In some cases, the media device 100 may also have a speaker that may be used, for example, as a speakerphone during a wireless telephone call, or for playing back digital music and/or audio-video files that have been downloaded into the device 100. To test this speaker (FIG. 8, operation 812), the store clerk connects the SPL meter to the speaker port of the fixture, and then clicks on the speaker test icon. This will cause test code in the device 100 to be executed by its processor so as to generate an audio test signal that is acoustically emitted through the built-in speaker, having a predefined spectral content and sound level, for example. This may be done using the same built-in digital audio processing and digital to analog conversion path that connects digital storage (e.g., memory) in the media device 100 to the built-in speaker. The test code causes the characteristics of the test signal to be shown on the display, e.g. similar to the receiver test, while the test signal is active. Meanwhile, the SPL meter is sensing or measuring the acoustic output of the speaker, and the results of the sensing are presented on the digital display of the SPL meter. The store clerk and the customer can both see the measured results on the digital display of the SPL meter, and can compare them to the test signal setting being shown on the display of the device 100. If the measured results are close enough to the indicated test signal setting, then the customer obtains some reassurance that the speaker function of her media device 100 is working properly.

The test code may be designed to cause the built in display of the device 100 to show in real time what is being emitted from the speaker or receiver, in the form of, for example, a bar graph or other visual graphic that shows the spectral content, and/or the sound level that is being emitted, e.g. as part of an expected range. This allows the consumer and store clerk to easily tell whether or not the measured sound level by the SPL meter (shown on its digital display) falls within the expected range.

In another embodiment, rather than being generated within the device 100, the audio test signal to be emitted by the receiver or speaker may be received during a live, over the air telephone call or other wireless communication that is either initiated from the device 100, or made to the device 100. This telephone call or wireless communication is thus used to deliver the audio test signal into the device 100, where the signal engages the same circuitry and travels through the same path that an electronic version of a normal, non-testing audio signal would travel, from the antenna of the device through to the receiver or speaker. In this situation, the test code may be designed to display the expected sound level and/or spectral content of this received audio test signal that is being acoustically emitted through the receiver or speaker and measured by the SPL meter.

Referring now to FIG. 2, a perspective view of a media device 100, in accordance with an embodiment of the invention, is shown. The device 100 can be detachably mounted to or interfaced with the test fixture 400. A housing 102 includes a speaker housing acoustic aperture 122 that may be located in proximity to a lower portion of the media device 100 (referred to here as the bottom end). The bottom end may also contain a microphone, with associated microphone acoustic aperture 114 in the housing 102. In certain embodiments, the microphone aperture 114 and/or the speaker aperture 122 may be located on a bottom face 124 of the media device 100. More generally, the microphone aperture 114 and the speaker aperture 122 may be located on any other portion of the housing 102 that can facilitate the delivery and reception of sound in the manner in which the device 100 is intended to be used.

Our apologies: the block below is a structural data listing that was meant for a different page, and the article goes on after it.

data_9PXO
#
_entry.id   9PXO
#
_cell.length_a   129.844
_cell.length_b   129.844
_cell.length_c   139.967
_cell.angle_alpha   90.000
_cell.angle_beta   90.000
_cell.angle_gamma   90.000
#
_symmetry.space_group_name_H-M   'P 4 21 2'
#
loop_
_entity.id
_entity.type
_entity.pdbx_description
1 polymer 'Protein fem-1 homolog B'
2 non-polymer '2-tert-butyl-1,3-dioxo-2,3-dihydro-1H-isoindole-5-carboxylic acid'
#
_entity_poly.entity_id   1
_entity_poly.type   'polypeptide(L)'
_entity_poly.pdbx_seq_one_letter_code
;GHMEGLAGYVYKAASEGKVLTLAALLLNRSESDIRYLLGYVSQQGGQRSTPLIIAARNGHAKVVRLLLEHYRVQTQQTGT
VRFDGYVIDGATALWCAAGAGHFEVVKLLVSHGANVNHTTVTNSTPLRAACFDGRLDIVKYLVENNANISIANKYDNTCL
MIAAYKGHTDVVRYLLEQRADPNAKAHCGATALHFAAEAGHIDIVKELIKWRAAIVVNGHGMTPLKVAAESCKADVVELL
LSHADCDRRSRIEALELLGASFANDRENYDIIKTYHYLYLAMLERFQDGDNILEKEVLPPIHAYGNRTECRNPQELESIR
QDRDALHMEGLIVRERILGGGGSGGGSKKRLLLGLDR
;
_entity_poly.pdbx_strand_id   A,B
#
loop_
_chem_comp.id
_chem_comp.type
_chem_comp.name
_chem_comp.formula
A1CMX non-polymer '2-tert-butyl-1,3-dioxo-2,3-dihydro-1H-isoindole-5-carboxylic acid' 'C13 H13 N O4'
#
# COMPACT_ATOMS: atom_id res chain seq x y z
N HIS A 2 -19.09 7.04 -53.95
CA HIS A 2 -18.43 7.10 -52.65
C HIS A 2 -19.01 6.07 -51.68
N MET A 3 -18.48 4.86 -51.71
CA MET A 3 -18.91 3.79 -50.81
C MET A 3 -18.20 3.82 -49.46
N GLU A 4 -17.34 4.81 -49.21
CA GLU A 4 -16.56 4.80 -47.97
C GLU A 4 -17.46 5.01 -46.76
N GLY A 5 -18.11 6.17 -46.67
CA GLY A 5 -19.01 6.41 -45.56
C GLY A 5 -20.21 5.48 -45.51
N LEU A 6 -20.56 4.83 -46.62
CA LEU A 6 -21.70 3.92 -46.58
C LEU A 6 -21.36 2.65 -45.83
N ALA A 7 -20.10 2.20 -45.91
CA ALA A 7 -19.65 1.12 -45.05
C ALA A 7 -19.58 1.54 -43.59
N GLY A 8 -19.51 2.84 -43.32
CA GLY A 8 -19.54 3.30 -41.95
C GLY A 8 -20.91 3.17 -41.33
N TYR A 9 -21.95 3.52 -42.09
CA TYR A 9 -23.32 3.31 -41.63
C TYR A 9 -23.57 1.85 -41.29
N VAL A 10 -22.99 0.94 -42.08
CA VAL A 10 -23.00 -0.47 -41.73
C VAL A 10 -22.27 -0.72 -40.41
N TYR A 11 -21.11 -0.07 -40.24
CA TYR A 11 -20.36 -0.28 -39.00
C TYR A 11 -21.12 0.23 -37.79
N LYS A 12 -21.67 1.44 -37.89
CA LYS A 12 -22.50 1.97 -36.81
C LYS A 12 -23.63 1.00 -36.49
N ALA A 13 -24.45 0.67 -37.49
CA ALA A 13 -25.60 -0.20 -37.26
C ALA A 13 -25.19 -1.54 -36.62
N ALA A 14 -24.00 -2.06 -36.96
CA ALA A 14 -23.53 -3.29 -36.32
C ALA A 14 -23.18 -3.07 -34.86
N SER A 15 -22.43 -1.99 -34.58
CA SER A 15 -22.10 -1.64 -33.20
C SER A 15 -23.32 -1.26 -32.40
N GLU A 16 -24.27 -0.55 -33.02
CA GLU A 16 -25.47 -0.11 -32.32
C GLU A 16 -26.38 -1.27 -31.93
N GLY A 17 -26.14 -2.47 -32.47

In one embodiment, the housing 102 includes a first housing portion 104 and a second housing portion 106 that are fastened together to encase various electronic components of the media device 100. The housing 102 may be made of polymer-based materials that are formed by, for instance, injection molding to define the form factor of the media device 100. The housing 102 may surround and/or support internal components, such as circuit boards having integrated circuit components, internal radio frequency circuitry, an internal antenna, a speaker, a microphone, a receiver (earpiece), nonvolatile mass storage such as nonvolatile solid state memory and/or a magnetic rotating disk drive, as well as other components. The housing 102 also provides for the mounting of a built-in display 108, a keypad 110, an earphone jack 116, and a battery charging jack (not shown). As an alternative to the separate display 108 and keypad 110, a single touch sensitive display that spans most of the area on the front face of the device 100 may be provided, for both showing information to the user, as well as accepting input by the user. In this particular embodiment, the media device 100 can be used as a wireless telephony handset, where receiver/earpiece aperture 112 is positioned at the top end of the palm-sized media device 100 to facilitate such use of the device 100.